A verdict will not be set aside on the ground that it is "against the weight of the evidence." Certificates of conviction for violation of the National Prohibition Act which do not specify the offenses involved, are not admissible to affect the credibility of a witness, since they afford no means of determining whether one of the essential elements of an infamous crime — a possible penalty of imprisonment for six months or more — is present. It is not enough for a trial judge to charge the jury as to the general principles of law which control the issues before them; he must go further and apply those principles to the facts that may properly be found by the jury, in such a manner that the relation of the law to the facts may be most readily understood by them. In the present case, the vital issue raised by the pleadings and evidence was whether the defendant fraudulently represented to the plaintiff the financial responsibility of one Z, and thereby induced the plaintiff to take Z's note, secured by a bill of sale, in part payment for a conveyance of real estate. The trial court correctly instructed the jury as to the essential ingredients of an action for fraudulent representation, but failed to call their attention to the evidence bearing upon these principles or to the conduct of the parties or to the necessity that each element of the fraud alleged must be proved by a fair preponderance of the evidence, and gave undue prominence to other features of the case under an obvious misconception as to the real gist of the action, and thus minimized and obscured the controlling issue. Held that that charge was inadequate and insufficient.
Argued January 21st, 1926
Decided April 8th, 1926.
ACTION to recover damages for alleged fraudulent representations, brought to the District Court of Waterbury and tried to the jury before Makepeace, J.; verdict and judgment for the plaintiff for $4,048, and appeal by the defendant. Error and new trial ordered.
James M. Lynch and J. Gregory Lynch, for the appellant (defendant).
Frederick M. Peasley, with whom, on the brief, was Clayton L. Klein, for the appellee (plaintiff).
In the trial court, the defendant moved to set aside the verdict, and for a new trial, "because the same is against the evidence, the weight of the evidence, and excessive." The denial of this motion is made the first reason of appeal. A careful reading of the transcript of the evidence makes it clear that the jury reached its conclusion upon sharply conflicting testimony, of the weight and credibility of which it was the sole judge. On the issues which were presented to the jury, the verdict was not excessive. That the verdict was "against the weight of the evidence" is an improper assignment of error, as our decisions have repeatedly declared. Richard v. New York, N.H. H.R. Co., 104 Conn. 229, 132 A. 451. This motion to set aside the verdict was properly denied.
There are ten additional reasons of appeal, two of which relate to rulings upon evidence, and the remainder to the charge of the court. The plaintiff-appellee filed a bill of exceptions because of another ruling upon evidence. The information furnished us as to the evidence which the court excluded and to which the bill of exceptions is directed, is contained in two certificates of conviction for violation of the National Prohibition Act. The certificates do not state what the specific offenses were of which the accused was found guilty. In support of the bill, counsel in their brief say that under a statute of the State of Connecticut, the accused "might have been imprisoned in the State prison." We are only concerned with the penalty prescribed by the Federal statute under which he was in fact prosecuted. That the violation of the National Prohibition Act involves moral turpitude, we have recently decided. Kurtz v. Farrington, 104 Conn. 257, 132 A. 540.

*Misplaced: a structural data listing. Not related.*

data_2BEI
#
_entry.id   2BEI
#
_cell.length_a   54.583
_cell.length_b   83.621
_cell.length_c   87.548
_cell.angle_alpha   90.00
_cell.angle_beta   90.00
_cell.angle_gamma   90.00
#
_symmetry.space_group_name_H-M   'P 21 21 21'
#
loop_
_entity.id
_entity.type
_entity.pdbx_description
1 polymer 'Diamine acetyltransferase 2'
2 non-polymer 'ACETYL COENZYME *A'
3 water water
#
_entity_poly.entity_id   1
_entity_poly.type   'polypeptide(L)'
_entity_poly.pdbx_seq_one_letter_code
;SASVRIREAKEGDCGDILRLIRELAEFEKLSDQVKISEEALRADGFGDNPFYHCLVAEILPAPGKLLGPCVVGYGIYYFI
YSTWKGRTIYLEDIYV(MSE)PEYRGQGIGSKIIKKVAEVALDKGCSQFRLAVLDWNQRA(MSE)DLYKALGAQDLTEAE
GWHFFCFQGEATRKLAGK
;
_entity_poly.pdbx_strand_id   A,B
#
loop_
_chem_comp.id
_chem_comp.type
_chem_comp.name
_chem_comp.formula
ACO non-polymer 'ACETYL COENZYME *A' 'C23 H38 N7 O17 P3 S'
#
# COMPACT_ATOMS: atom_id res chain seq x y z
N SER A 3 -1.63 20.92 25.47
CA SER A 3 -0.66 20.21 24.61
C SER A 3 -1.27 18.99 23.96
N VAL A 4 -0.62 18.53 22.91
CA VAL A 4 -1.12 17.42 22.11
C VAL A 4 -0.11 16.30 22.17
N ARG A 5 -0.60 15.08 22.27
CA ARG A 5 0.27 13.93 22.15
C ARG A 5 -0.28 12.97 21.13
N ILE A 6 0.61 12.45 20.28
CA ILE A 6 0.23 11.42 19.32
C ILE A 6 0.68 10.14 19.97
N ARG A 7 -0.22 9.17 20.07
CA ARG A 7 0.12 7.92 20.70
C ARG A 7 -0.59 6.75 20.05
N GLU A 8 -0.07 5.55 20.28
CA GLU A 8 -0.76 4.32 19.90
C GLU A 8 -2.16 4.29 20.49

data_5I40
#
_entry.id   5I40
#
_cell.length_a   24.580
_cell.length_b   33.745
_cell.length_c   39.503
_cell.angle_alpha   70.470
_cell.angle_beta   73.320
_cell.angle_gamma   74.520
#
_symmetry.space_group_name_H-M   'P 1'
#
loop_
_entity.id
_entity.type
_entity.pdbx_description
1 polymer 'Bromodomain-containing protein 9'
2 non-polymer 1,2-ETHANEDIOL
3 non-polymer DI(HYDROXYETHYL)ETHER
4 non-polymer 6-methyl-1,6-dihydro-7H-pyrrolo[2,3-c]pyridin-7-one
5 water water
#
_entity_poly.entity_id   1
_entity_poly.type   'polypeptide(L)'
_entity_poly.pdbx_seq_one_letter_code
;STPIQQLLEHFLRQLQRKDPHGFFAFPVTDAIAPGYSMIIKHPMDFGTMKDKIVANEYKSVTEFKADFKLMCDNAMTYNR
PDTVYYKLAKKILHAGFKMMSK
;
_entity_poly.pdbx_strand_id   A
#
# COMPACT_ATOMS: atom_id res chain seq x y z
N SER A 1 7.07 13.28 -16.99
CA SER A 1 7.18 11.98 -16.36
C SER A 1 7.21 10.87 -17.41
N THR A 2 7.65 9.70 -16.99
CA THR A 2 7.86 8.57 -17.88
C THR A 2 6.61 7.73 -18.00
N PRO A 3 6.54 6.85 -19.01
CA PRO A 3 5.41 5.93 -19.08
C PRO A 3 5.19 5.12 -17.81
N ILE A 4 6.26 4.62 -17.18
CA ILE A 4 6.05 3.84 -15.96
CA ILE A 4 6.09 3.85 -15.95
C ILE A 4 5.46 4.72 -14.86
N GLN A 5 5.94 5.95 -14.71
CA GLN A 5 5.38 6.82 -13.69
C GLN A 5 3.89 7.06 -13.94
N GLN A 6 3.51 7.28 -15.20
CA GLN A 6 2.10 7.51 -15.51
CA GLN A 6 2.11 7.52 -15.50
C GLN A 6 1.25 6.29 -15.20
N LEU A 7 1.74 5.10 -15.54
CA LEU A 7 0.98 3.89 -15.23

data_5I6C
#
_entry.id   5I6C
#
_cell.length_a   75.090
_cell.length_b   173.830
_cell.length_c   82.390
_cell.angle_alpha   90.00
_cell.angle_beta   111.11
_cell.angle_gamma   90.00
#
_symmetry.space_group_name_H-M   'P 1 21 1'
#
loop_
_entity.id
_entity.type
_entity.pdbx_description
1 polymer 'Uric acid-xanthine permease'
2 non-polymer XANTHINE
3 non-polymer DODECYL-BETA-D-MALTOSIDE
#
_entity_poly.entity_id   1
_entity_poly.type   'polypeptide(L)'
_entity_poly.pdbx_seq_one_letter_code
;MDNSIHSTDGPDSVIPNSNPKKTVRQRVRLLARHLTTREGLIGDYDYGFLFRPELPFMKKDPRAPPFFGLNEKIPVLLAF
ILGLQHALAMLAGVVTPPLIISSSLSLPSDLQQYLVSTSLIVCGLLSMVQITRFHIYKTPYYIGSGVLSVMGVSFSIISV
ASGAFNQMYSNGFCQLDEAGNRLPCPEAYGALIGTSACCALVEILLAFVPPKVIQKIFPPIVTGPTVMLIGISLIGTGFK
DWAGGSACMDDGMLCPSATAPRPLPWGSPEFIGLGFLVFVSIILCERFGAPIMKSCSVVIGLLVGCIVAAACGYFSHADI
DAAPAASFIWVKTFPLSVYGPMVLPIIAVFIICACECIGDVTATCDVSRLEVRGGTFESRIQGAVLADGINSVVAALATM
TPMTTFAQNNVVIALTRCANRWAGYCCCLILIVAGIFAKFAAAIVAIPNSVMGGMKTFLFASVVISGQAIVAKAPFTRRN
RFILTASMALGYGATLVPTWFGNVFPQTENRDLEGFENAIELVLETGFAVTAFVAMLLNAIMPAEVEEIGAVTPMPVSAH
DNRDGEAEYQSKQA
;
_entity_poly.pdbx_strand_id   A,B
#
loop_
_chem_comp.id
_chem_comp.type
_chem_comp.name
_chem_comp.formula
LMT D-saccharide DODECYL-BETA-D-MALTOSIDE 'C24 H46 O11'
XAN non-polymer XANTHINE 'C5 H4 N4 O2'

There was thus present, one of the two necessary elements of an infamous crime, the conviction of which may, by our statute, be shown to affect the credit of a witness; since we have no means of knowing the penalty prescribed by the National Prohibition Act for the offenses of which the accused was found guilty, the second element necessary to constitute it an infamous crime, viz., six months imprisonment or more, was lacking. The bill of exceptions is not sustained.
Before taking up the reasons of appeal, it is important that we set clearly before us the issues presented by the pleadings. The original and the "amended" complaints show uncertainty on the part of the pleader as to the exact basis of his action. The amended complaint is obviously a substitute for the one first filed. Its allegations, in effect, are: that the plaintiff was the owner of the real estate in question; that it was worth $15,000; that in July, 1920, the defendant bought it of the plaintiff for $14,800; that $3,300 of that price was to be paid by a note for that sum, made by one Zoock to the defendant, which note was to be secured by a conditional bill of sale of certain store fixtures and other personal property of Zoock; that for the purpose of inducing the plaintiff to accept the note and such security, the defendant made certain false and fraudulent statements to the plaintiff as to the financial soundness of Zoock; that the plaintiff relied upon these representations and gave the defendant a deed of the real estate; that the note and bill of sale were in fact valueless, and within a month thereafter Zoock, on voluntary petition, was adjudicated a bankrupt; and finally, that the $3,300 balance of the purchase price of the real estate has never been paid. Damages of $5,000 are claimed. The essential effect of the answer is an admission that the defendant bought the real estate of the plaintiff for $14,800 and received a deed therefor, and a denial of other allegations; and by a special defense, the defendant alleges payment in full for the real estate.